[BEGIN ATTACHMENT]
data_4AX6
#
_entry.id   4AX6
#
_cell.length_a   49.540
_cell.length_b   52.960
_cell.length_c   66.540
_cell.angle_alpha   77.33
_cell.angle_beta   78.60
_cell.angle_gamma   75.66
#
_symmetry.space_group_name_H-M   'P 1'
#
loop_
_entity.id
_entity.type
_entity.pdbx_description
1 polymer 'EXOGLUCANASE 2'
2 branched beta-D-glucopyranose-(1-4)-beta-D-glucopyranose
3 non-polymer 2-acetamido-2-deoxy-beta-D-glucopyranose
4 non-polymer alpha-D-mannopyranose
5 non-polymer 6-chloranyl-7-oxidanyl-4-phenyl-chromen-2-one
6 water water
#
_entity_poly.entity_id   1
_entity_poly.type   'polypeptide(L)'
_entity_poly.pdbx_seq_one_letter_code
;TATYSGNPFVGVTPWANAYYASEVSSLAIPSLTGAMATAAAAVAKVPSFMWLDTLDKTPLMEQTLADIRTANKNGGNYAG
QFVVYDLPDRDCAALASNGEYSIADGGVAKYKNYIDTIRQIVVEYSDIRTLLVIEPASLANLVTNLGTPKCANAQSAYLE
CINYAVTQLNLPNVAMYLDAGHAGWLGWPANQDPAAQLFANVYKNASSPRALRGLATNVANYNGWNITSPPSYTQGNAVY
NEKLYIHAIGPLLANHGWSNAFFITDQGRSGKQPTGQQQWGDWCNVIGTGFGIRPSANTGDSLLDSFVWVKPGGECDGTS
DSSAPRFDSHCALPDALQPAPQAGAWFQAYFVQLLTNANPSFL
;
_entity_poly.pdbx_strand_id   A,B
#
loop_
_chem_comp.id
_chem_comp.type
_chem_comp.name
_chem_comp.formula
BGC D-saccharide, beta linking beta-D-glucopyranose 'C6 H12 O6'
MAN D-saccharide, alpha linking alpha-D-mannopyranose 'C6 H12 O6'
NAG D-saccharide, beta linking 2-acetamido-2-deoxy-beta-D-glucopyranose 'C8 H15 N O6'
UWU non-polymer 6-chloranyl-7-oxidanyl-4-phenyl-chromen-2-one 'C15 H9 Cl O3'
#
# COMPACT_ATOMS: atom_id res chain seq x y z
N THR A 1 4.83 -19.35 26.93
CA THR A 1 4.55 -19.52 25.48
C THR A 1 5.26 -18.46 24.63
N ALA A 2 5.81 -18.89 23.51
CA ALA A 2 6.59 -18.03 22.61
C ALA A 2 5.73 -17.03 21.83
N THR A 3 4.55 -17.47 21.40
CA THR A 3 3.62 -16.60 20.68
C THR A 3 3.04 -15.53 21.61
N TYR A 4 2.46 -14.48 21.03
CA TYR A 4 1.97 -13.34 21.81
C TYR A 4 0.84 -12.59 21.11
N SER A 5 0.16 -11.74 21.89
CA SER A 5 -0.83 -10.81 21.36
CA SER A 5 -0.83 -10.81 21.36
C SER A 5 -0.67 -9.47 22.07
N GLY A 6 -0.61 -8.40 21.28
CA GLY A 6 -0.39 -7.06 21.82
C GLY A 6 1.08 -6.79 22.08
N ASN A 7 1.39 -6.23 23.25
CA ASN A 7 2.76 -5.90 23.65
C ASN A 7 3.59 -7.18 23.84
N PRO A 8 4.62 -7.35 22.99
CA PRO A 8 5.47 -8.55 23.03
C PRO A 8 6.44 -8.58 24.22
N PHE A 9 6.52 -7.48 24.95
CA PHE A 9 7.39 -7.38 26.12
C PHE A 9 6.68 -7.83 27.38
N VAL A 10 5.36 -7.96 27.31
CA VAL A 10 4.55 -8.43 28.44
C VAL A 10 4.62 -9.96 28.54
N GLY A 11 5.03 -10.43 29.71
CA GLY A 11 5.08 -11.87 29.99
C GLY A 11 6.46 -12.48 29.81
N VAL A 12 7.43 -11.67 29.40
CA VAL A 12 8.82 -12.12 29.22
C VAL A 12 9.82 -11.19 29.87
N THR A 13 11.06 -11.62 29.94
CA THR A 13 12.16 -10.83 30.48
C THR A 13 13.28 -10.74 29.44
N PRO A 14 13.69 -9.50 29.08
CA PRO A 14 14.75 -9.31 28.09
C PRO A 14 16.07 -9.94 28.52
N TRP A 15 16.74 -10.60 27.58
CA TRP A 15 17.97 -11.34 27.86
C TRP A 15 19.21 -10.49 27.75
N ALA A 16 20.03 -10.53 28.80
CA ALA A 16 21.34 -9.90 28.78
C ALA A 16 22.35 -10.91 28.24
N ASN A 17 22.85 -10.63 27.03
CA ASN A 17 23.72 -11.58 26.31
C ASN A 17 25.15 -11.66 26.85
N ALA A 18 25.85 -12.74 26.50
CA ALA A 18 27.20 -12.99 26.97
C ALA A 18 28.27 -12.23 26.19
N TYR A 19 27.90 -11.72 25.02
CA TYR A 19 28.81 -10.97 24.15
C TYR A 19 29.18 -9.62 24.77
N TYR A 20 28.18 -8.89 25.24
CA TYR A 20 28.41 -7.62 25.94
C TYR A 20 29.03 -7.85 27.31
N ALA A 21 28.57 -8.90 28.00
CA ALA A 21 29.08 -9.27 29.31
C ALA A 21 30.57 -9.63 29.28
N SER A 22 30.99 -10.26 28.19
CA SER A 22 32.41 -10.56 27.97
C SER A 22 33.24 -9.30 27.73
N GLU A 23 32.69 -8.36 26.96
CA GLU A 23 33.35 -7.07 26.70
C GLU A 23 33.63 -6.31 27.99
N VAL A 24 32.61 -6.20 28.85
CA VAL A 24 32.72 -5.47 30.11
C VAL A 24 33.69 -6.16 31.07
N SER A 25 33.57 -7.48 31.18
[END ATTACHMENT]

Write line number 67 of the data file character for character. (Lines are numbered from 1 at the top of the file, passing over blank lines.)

CA ASN A 7 2.76 -5.90 23.65